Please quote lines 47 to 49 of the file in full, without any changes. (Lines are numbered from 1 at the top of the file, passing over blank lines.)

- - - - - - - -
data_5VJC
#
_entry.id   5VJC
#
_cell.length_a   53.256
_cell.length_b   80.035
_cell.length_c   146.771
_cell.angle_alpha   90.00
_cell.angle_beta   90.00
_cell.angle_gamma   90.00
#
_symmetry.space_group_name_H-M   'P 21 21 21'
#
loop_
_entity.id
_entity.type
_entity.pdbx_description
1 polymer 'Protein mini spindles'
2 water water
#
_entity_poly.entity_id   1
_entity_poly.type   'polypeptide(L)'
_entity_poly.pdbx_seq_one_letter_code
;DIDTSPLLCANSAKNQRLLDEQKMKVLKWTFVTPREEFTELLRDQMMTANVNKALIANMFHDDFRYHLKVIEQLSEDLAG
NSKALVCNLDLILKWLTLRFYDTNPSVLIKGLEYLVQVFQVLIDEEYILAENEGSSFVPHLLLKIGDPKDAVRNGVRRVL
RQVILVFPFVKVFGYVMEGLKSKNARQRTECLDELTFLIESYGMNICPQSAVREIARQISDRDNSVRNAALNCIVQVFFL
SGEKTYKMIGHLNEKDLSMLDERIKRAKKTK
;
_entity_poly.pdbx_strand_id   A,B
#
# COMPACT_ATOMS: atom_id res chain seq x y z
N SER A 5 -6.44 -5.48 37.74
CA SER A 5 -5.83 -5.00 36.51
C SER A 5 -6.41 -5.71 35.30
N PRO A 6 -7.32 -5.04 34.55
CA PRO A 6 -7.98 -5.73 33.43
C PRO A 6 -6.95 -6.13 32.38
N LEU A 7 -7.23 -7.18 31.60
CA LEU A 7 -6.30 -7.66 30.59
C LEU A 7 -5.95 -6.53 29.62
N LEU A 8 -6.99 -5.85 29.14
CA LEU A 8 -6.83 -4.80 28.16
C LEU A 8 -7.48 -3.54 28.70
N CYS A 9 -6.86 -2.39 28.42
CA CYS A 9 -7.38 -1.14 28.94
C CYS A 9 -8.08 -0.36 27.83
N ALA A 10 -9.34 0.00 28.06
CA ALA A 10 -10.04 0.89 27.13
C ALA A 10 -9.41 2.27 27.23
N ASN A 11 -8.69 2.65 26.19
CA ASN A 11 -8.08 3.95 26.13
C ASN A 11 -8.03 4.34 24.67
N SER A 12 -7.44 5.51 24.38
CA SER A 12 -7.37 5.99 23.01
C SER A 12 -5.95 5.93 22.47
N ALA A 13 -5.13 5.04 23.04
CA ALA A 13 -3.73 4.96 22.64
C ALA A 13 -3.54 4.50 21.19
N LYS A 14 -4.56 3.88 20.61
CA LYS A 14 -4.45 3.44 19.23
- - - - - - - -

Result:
N ALA A 10 -9.34 0.00 28.06
CA ALA A 10 -10.04 0.89 27.13
C ALA A 10 -9.41 2.27 27.23